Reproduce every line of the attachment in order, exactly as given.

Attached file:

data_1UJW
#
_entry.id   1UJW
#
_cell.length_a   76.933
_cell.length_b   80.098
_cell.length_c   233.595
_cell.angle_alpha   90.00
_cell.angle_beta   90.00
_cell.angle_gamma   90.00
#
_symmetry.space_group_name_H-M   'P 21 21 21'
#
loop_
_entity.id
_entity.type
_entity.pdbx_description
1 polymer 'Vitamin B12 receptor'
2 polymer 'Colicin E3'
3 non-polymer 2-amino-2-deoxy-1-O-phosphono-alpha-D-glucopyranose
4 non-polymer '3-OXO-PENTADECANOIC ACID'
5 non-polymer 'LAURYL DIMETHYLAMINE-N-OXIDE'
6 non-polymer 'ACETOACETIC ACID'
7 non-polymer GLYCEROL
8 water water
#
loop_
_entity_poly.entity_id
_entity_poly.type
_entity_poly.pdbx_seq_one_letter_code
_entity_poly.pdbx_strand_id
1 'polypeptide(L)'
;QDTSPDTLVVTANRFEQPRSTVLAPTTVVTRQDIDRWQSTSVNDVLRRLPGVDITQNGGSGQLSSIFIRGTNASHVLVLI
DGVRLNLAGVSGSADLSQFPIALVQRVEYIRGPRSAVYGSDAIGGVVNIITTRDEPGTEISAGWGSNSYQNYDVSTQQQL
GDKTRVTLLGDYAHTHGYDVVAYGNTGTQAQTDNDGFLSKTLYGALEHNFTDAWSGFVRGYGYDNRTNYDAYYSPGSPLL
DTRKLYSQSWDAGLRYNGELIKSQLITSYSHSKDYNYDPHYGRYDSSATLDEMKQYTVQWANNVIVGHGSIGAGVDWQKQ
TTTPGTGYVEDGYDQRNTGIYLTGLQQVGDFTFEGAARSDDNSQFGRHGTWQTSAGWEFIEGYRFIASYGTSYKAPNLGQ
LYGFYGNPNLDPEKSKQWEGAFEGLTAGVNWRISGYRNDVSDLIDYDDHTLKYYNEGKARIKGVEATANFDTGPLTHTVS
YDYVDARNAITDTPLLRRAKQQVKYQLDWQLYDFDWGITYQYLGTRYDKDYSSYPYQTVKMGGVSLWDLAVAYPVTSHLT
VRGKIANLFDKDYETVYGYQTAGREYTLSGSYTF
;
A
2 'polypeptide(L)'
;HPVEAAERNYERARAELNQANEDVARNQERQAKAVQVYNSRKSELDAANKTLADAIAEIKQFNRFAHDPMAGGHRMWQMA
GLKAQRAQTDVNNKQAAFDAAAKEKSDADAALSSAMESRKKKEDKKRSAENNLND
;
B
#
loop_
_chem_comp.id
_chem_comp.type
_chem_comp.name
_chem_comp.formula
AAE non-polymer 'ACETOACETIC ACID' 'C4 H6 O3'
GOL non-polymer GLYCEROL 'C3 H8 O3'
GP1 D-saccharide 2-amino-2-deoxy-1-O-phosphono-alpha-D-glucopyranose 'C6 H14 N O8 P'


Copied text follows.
data_1UJW
#
_entry.id   1UJW
#
_cell.length_a   76.933
_cell.length_b   80.098
_cell.length_c   233.595
_cell.angle_alpha   90.00
_cell.angle_beta   90.00
_cell.angle_gamma   90.00
#
_symmetry.space_group_name_H-M   'P 21 21 21'
#
loop_
_entity.id
_entity.type
_entity.pdbx_description
1 polymer 'Vitamin B12 receptor'
2 polymer 'Colicin E3'
3 non-polymer 2-amino-2-deoxy-1-O-phosphono-alpha-D-glucopyranose
4 non-polymer '3-OXO-PENTADECANOIC ACID'
5 non-polymer 'LAURYL DIMETHYLAMINE-N-OXIDE'
6 non-polymer 'ACETOACETIC ACID'
7 non-polymer GLYCEROL
8 water water
#
loop_
_entity_poly.entity_id
_entity_poly.type
_entity_poly.pdbx_seq_one_letter_code
_entity_poly.pdbx_strand_id
1 'polypeptide(L)'
;QDTSPDTLVVTANRFEQPRSTVLAPTTVVTRQDIDRWQSTSVNDVLRRLPGVDITQNGGSGQLSSIFIRGTNASHVLVLI
DGVRLNLAGVSGSADLSQFPIALVQRVEYIRGPRSAVYGSDAIGGVVNIITTRDEPGTEISAGWGSNSYQNYDVSTQQQL
GDKTRVTLLGDYAHTHGYDVVAYGNTGTQAQTDNDGFLSKTLYGALEHNFTDAWSGFVRGYGYDNRTNYDAYYSPGSPLL
DTRKLYSQSWDAGLRYNGELIKSQLITSYSHSKDYNYDPHYGRYDSSATLDEMKQYTVQWANNVIVGHGSIGAGVDWQKQ
TTTPGTGYVEDGYDQRNTGIYLTGLQQVGDFTFEGAARSDDNSQFGRHGTWQTSAGWEFIEGYRFIASYGTSYKAPNLGQ
LYGFYGNPNLDPEKSKQWEGAFEGLTAGVNWRISGYRNDVSDLIDYDDHTLKYYNEGKARIKGVEATANFDTGPLTHTVS
YDYVDARNAITDTPLLRRAKQQVKYQLDWQLYDFDWGITYQYLGTRYDKDYSSYPYQTVKMGGVSLWDLAVAYPVTSHLT
VRGKIANLFDKDYETVYGYQTAGREYTLSGSYTF
;
A
2 'polypeptide(L)'
;HPVEAAERNYERARAELNQANEDVARNQERQAKAVQVYNSRKSELDAANKTLADAIAEIKQFNRFAHDPMAGGHRMWQMA
GLKAQRAQTDVNNKQAAFDAAAKEKSDADAALSSAMESRKKKEDKKRSAENNLND
;
B
#
loop_
_chem_comp.id
_chem_comp.type
_chem_comp.name
_chem_comp.formula
AAE non-polymer 'ACETOACETIC ACID' 'C4 H6 O3'
GOL non-polymer GLYCEROL 'C3 H8 O3'
GP1 D-saccharide 2-amino-2-deoxy-1-O-phosphono-alpha-D-glucopyranose 'C6 H14 N O8 P'